5. Balance of roles, respect, and responsibility
How to create a balance between respect and responsibility, with changing roles for parents and teens, is an area where conflict often arises.
Tools such as active listening can be used to let your teen know that you are hearing what they say, you can take it into account and avoid miscommunication.
When discussing, for example, a change in curfew time, reflect back to your teen the language you hear them using with phrases like “What I hear you saying is…”
Clarify, be firm and understanding, and let your teen know that you expect the same understanding in return.
Your teen needs to know that with increased respect comes the responsibility to provide that to others, including yourself.
6. Healthy habits and self-care for your teen
Teens need sleep, studies prove that good sleep and teen mental health are clearly linked.  Orchard, F., Gregory, A. M., Gradisar, M., & Reynolds, S. (2020). Self‐reported sleep patterns and quality amongst adolescents: cross‐sectional and prospective associations with anxiety and depression. Journal of Child Psychology and Psychiatry, 61(10), 1126–1137. https://doi.org/10.1111/jcpp.13288
Consider setting an electronics curfew in the house, for example, turning off video and electronics in the home at a certain time of night. Or try turning off all electronics 30 minutes before bedtime.
Overstimulation, visually and otherwise, with the use of video and electronic devices can interrupt or inhibit deep and healthy sleep, especially for teens.
Setting this curfew or expectation house-wide can benefit the whole family. Parents, as well as teens, are likely to see increased sleep and benefits in many areas of life.
7. Continued engagement and increased independence
Your teen is identifying more with peers – with people outside the home. It’s a natural change, and as a parent, you might be feeling confused and even sad about it.
Your teens’ increased engagement with peers and others is healthy. It does not mean your relationship with them is less important.– Arabel Elliott, Master of Social Work (MSW)
Research supports that teens who report supportive, communicative relationships with their parents are less likely to engage in some risk-taking behaviors.  Ben‐Ari, O. T. –., Kaplan, S., Lotan, T., & Prato, C. G. (2015). Parents’ and peers’ contribution to risky driving of male teen drivers. Accident Analysis & Prevention, 78, 81–86. https://doi.org/10.1016/j.aap.2015.02.020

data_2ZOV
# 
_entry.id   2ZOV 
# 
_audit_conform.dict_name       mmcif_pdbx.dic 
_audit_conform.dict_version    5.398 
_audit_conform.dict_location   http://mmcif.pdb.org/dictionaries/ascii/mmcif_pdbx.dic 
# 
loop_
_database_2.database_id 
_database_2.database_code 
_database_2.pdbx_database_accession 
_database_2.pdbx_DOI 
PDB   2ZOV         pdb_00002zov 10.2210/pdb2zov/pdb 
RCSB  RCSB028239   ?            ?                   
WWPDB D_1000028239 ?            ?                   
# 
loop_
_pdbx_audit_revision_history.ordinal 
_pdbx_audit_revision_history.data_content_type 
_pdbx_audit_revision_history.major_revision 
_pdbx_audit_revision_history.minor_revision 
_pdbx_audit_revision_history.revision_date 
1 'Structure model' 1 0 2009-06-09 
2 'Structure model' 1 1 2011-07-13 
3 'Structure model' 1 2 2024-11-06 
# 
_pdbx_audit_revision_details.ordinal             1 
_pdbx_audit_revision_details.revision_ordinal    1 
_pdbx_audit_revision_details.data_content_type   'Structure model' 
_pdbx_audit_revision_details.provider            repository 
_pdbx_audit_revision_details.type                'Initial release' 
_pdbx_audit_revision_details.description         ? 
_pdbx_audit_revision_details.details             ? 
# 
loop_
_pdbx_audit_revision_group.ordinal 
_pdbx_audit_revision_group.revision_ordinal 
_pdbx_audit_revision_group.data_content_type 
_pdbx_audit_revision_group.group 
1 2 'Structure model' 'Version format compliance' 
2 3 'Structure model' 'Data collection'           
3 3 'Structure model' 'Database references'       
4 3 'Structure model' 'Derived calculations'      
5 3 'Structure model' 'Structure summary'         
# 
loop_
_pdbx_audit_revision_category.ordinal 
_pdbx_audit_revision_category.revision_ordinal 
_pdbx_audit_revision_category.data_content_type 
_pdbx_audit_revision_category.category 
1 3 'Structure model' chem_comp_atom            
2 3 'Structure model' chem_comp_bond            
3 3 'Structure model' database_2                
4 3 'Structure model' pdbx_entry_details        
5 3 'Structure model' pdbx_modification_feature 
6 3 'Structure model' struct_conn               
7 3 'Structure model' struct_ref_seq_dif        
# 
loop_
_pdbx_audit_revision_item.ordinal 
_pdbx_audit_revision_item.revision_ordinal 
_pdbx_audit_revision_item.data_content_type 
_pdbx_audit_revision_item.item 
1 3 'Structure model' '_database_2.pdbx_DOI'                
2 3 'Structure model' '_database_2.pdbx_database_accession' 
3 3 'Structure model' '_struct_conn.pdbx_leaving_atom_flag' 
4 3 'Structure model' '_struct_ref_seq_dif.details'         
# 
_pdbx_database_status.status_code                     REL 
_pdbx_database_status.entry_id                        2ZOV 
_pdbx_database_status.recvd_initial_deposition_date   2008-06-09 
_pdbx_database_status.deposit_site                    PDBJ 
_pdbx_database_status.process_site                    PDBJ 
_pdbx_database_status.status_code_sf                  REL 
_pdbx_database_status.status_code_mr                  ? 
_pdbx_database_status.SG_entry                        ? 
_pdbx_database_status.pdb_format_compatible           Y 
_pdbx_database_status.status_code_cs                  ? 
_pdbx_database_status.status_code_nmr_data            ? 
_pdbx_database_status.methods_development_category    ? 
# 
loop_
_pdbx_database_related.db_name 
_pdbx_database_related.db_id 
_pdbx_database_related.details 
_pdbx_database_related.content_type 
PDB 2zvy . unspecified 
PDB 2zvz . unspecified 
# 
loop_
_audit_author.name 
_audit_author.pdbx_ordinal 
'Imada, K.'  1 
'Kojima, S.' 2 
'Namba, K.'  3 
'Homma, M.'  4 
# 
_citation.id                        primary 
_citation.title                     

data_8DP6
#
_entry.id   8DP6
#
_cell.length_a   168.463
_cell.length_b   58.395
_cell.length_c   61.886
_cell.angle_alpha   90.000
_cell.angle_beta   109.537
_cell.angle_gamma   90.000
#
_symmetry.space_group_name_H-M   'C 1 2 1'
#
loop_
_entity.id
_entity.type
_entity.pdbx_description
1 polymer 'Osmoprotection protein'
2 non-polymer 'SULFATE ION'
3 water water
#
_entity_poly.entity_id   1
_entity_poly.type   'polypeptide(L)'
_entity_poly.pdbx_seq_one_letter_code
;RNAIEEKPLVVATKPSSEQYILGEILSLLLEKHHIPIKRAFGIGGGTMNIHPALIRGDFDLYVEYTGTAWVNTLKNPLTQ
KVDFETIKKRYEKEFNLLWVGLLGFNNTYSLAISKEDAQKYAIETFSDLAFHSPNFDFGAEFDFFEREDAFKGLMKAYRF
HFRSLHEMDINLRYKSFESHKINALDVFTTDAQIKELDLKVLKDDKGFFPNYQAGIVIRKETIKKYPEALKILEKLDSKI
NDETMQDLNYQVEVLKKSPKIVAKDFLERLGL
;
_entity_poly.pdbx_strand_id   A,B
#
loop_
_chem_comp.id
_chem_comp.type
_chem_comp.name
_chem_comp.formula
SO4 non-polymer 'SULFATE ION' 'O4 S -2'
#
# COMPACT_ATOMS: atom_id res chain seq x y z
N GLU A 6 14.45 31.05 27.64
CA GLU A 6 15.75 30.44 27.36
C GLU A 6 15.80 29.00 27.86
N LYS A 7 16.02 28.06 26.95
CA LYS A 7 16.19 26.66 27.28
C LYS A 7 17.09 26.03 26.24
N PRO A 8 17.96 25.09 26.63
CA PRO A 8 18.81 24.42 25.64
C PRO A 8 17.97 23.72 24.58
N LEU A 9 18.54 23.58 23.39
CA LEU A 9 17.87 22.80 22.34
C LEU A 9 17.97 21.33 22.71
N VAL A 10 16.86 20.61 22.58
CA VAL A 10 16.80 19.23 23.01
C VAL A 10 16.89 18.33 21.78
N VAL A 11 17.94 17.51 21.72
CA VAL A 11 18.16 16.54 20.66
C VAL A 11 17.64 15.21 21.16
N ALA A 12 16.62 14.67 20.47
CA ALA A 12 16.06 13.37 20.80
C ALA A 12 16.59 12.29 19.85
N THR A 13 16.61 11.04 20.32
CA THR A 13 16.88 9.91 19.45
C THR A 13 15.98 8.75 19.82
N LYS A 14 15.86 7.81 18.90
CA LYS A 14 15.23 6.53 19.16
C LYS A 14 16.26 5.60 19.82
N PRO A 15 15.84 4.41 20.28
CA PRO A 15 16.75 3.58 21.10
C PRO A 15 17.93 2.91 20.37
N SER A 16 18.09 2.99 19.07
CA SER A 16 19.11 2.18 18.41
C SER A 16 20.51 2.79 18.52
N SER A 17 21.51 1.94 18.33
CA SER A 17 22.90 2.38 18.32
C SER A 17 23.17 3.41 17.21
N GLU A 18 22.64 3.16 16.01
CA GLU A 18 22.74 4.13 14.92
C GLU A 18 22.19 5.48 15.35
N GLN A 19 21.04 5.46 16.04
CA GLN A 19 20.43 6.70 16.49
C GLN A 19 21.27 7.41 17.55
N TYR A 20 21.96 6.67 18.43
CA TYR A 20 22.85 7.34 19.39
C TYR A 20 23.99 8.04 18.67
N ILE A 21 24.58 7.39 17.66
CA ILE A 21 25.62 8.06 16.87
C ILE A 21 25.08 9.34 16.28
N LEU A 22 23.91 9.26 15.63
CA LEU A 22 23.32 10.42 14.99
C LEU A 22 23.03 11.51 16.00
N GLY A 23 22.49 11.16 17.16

Again, it’s about the balance of increased independence for your teen with continued engagement. Your role as a parent is changing as your teen changes, it may become different, but remains crucial.
Seeking guidance and parent help with teens
For parents of teens, it can be critical to know when to seek professional therapy. Even with tips for parenting teens and all a parent’s effort, you may find yourself locked in constant conflict with your teen, repeating negative and damaging patterns of interaction and behaviors.
Calmerry is a secure online therapy platform for adults 18 and older that can provide parents with safe and reliable tools and the support they need to address conflicts or challenges that arise in raising adolescents.
By using online, professional therapy you can get techniques that are effective, useful for you as a parent, and that benefit both you and your teen in resolving ingrained problems and issues.– Arabel Elliott, Master of Social Work (MSW)
Online therapy at Calmerry is not only safe, but it can be equally successful as in-person therapy. And it’s a more convenient and accessible way to engage with qualified professionals.
Contact Calmerry and connect with a professional today that best suits your needs. A professional can help resolve conflicts and challenges and create a healthy, working relationship between you and your teen.